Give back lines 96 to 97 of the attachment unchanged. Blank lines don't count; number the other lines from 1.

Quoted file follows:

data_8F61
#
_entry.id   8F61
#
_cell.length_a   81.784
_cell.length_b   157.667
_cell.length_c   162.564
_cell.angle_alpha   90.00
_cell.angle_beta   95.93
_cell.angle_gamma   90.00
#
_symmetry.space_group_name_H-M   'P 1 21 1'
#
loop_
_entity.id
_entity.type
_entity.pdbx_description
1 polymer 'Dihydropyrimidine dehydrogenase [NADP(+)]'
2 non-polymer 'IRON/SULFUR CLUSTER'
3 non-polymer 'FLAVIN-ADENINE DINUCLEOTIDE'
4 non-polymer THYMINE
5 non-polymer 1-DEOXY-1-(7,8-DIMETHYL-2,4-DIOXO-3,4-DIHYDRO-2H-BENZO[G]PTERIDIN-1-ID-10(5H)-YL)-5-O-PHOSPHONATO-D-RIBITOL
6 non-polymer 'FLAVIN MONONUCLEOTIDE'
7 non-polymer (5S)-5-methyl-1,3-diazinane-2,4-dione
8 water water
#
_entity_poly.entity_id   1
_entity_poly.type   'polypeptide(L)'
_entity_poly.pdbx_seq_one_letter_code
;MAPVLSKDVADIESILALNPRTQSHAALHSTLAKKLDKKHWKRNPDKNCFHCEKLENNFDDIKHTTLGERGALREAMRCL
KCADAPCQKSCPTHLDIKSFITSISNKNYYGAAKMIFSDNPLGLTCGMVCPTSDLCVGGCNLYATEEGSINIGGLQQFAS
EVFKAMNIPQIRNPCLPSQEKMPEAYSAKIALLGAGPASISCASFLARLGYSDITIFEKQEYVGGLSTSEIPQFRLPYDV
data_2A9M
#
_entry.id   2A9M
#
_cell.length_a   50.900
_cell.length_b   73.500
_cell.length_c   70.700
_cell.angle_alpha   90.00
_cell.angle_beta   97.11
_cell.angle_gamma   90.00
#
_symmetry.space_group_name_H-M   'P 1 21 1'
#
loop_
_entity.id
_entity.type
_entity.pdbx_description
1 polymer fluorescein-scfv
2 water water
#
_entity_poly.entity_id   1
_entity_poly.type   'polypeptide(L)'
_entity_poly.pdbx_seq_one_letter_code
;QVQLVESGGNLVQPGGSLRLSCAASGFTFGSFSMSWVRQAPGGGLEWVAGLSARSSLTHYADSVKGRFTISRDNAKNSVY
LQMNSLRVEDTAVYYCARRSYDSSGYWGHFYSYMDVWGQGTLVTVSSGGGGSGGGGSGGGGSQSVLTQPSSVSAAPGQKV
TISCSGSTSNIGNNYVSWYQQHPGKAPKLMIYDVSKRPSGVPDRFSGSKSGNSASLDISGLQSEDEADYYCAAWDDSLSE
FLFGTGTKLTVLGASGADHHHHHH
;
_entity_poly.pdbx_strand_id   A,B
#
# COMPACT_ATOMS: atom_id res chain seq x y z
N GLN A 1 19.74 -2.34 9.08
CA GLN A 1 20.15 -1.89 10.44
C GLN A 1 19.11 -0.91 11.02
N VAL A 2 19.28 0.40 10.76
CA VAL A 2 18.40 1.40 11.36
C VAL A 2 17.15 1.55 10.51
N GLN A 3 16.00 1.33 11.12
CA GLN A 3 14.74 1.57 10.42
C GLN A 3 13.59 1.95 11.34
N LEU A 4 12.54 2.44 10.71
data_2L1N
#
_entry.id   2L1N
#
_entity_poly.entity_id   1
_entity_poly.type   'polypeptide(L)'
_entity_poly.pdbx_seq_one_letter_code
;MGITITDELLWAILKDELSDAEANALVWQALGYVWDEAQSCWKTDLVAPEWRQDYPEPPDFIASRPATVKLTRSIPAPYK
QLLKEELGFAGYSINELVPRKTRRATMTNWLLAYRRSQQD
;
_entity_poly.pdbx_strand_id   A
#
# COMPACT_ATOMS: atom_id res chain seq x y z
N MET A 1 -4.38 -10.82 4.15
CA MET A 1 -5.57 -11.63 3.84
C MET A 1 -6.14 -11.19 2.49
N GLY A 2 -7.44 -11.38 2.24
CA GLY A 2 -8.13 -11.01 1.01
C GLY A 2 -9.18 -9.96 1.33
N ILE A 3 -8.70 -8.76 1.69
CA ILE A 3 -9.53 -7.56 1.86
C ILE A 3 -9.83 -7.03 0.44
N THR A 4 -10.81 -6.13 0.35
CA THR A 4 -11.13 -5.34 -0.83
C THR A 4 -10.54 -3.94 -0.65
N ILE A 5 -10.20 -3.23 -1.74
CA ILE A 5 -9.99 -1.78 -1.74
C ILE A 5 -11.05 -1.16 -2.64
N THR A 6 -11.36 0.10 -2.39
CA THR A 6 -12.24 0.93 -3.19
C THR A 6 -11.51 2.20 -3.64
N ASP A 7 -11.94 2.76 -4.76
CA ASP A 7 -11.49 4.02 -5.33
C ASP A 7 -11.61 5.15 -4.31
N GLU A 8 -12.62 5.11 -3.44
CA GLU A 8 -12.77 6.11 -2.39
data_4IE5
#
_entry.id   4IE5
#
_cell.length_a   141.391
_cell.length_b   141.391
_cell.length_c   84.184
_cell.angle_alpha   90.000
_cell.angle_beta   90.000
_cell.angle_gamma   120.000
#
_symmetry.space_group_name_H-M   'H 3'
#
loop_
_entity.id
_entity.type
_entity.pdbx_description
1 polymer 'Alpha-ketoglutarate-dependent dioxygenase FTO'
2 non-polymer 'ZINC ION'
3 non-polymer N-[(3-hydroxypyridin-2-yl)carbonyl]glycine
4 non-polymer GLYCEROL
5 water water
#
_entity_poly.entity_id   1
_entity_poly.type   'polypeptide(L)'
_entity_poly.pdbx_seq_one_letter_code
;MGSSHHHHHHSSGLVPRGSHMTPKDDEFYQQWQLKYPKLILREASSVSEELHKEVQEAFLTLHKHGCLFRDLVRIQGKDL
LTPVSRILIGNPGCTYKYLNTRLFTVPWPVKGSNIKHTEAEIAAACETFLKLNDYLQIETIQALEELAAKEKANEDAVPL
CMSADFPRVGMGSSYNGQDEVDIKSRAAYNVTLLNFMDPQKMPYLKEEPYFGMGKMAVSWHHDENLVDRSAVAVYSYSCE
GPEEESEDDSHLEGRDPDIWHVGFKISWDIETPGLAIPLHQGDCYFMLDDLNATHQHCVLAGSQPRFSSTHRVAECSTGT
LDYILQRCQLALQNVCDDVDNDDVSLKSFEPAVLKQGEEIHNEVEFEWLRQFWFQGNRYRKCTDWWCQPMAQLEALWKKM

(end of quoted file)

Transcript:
N THR A 4 -10.81 -6.13 0.35
CA THR A 4 -11.13 -5.34 -0.83